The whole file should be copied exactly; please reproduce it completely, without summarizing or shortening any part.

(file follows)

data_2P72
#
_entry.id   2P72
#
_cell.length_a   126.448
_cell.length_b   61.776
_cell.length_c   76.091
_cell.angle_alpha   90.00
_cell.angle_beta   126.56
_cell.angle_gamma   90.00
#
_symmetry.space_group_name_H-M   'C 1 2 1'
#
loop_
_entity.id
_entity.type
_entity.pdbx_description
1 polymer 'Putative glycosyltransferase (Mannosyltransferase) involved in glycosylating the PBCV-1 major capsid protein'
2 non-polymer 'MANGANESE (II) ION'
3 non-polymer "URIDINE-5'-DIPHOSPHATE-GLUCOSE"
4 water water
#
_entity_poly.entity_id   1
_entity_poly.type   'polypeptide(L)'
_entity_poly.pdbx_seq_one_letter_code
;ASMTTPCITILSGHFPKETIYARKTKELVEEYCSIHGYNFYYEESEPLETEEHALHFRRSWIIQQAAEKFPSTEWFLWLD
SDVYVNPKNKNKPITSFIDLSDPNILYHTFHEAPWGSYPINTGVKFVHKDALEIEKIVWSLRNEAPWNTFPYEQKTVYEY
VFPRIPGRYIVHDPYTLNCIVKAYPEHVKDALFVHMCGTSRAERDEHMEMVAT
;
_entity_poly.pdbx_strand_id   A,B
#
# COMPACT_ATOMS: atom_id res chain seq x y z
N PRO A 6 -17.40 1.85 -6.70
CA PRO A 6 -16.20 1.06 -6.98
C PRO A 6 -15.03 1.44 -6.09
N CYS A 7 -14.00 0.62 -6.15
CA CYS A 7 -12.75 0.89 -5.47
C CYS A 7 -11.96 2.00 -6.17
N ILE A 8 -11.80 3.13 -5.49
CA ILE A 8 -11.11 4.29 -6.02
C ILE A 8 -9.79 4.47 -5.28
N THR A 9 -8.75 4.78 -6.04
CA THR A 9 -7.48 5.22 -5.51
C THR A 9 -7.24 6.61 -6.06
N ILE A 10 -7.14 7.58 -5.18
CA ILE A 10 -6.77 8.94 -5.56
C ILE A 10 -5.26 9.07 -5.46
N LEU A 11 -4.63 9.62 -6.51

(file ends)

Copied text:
data_2P72
#
_entry.id   2P72
#
_cell.length_a   126.448
_cell.length_b   61.776
_cell.length_c   76.091
_cell.angle_alpha   90.00
_cell.angle_beta   126.56
_cell.angle_gamma   90.00
#
_symmetry.space_group_name_H-M   'C 1 2 1'
#
loop_
_entity.id
_entity.type
_entity.pdbx_description
1 polymer 'Putative glycosyltransferase (Mannosyltransferase) involved in glycosylating the PBCV-1 major capsid protein'
2 non-polymer 'MANGANESE (II) ION'
3 non-polymer "URIDINE-5'-DIPHOSPHATE-GLUCOSE"
4 water water
#
_entity_poly.entity_id   1
_entity_poly.type   'polypeptide(L)'
_entity_poly.pdbx_seq_one_letter_code
;ASMTTPCITILSGHFPKETIYARKTKELVEEYCSIHGYNFYYEESEPLETEEHALHFRRSWIIQQAAEKFPSTEWFLWLD
SDVYVNPKNKNKPITSFIDLSDPNILYHTFHEAPWGSYPINTGVKFVHKDALEIEKIVWSLRNEAPWNTFPYEQKTVYEY
VFPRIPGRYIVHDPYTLNCIVKAYPEHVKDALFVHMCGTSRAERDEHMEMVAT
;
_entity_poly.pdbx_strand_id   A,B
#
# COMPACT_ATOMS: atom_id res chain seq x y z
N PRO A 6 -17.40 1.85 -6.70
CA PRO A 6 -16.20 1.06 -6.98
C PRO A 6 -15.03 1.44 -6.09
N CYS A 7 -14.00 0.62 -6.15
CA CYS A 7 -12.75 0.89 -5.47
C CYS A 7 -11.96 2.00 -6.17
N ILE A 8 -11.80 3.13 -5.49
CA ILE A 8 -11.11 4.29 -6.02
C ILE A 8 -9.79 4.47 -5.28
N THR A 9 -8.75 4.78 -6.04
CA THR A 9 -7.48 5.22 -5.51
C THR A 9 -7.24 6.61 -6.06
N ILE A 10 -7.14 7.58 -5.18
CA ILE A 10 -6.77 8.94 -5.56
C ILE A 10 -5.26 9.07 -5.46
N LEU A 11 -4.63 9.62 -6.51